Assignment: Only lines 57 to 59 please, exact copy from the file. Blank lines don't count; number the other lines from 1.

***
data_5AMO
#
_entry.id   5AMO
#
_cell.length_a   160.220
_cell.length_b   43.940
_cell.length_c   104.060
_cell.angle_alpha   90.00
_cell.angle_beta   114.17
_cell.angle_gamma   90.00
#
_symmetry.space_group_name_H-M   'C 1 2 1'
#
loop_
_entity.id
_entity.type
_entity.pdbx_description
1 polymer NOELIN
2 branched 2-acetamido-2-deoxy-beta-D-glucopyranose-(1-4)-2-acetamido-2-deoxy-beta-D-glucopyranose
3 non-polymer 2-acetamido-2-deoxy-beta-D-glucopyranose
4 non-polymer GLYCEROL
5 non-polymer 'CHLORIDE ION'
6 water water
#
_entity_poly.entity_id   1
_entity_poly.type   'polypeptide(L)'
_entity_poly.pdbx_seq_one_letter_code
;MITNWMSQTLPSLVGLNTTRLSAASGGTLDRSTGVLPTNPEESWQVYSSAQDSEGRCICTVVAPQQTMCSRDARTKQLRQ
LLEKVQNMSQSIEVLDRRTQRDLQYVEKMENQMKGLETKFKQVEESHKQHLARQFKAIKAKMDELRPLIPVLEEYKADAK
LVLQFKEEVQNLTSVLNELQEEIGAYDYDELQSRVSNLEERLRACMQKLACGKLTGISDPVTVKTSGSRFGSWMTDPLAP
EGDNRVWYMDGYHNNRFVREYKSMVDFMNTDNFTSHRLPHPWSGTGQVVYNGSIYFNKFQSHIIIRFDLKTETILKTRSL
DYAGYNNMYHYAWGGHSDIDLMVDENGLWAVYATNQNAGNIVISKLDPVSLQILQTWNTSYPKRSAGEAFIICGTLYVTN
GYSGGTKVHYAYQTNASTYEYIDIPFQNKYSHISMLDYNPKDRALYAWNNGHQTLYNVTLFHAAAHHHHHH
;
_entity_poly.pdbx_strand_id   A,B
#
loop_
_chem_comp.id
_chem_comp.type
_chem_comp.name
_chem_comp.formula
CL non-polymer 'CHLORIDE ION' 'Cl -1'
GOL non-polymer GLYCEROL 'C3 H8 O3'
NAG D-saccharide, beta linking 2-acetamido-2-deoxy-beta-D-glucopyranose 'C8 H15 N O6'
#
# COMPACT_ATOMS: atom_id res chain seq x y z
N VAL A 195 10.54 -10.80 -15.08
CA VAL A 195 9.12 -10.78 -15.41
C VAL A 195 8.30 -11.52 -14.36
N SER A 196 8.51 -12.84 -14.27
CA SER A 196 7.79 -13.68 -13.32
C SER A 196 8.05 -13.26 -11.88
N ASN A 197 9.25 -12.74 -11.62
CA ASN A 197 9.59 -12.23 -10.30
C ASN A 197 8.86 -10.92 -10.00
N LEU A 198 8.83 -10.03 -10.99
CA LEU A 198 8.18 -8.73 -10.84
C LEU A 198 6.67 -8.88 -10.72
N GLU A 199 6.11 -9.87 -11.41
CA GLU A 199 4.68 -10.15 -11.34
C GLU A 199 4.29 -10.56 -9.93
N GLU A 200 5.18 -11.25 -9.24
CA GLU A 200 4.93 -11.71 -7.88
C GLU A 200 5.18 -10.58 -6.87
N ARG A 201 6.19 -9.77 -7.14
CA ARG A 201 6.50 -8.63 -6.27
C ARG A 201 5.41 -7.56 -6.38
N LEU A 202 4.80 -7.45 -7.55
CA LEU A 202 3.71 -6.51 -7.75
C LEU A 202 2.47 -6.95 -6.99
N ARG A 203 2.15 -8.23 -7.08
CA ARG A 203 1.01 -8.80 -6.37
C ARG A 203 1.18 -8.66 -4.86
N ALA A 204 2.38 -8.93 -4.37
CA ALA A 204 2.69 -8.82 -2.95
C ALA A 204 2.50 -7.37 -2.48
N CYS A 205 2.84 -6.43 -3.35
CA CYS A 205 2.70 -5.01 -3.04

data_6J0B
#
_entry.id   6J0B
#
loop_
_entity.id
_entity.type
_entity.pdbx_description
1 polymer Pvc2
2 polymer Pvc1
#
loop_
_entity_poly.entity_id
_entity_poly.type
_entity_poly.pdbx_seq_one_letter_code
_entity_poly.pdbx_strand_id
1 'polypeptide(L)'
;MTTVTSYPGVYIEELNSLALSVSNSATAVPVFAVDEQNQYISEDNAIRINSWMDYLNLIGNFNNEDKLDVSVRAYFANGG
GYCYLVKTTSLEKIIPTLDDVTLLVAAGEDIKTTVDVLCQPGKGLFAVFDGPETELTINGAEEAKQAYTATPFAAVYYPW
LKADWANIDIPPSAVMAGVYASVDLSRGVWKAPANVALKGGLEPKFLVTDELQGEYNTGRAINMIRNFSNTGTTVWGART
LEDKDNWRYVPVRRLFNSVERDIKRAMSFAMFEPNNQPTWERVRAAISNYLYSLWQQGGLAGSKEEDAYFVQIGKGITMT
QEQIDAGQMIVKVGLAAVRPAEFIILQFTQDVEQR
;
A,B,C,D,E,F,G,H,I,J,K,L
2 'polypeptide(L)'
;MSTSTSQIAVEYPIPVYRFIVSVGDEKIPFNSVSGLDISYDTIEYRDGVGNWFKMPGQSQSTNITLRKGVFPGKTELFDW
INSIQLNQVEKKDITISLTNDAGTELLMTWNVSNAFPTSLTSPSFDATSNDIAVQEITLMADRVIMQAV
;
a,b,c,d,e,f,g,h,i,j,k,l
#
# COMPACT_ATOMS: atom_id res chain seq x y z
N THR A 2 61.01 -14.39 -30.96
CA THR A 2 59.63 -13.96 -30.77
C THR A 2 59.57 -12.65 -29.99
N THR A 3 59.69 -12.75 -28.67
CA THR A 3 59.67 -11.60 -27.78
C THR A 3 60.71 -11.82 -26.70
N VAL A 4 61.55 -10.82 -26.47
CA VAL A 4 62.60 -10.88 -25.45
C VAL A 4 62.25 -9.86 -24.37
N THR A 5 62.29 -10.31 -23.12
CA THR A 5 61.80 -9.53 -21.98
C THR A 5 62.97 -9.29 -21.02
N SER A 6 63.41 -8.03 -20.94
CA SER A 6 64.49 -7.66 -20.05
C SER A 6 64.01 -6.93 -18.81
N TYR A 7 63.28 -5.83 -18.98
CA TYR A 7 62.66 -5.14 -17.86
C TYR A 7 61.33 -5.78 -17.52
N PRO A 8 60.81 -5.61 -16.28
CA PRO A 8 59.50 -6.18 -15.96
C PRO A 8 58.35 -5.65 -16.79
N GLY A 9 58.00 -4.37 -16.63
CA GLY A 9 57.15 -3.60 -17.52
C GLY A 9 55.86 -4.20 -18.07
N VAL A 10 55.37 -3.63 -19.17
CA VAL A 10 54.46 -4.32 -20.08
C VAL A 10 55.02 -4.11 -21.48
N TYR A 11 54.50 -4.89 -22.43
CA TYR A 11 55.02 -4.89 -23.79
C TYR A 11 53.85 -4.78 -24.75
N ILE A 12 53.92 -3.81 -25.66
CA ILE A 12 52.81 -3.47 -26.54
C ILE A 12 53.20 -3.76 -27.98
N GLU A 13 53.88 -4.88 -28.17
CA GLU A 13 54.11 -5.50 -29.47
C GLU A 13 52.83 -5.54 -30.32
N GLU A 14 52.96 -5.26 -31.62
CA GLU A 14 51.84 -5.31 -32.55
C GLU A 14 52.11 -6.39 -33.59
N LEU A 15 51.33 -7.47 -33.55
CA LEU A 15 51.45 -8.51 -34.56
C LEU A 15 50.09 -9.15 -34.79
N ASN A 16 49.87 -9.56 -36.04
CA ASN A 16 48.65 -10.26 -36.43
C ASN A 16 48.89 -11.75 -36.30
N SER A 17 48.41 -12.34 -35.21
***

CA LEU A 198 8.18 -8.73 -10.84
C LEU A 198 6.67 -8.88 -10.72
N GLU A 199 6.11 -9.87 -11.41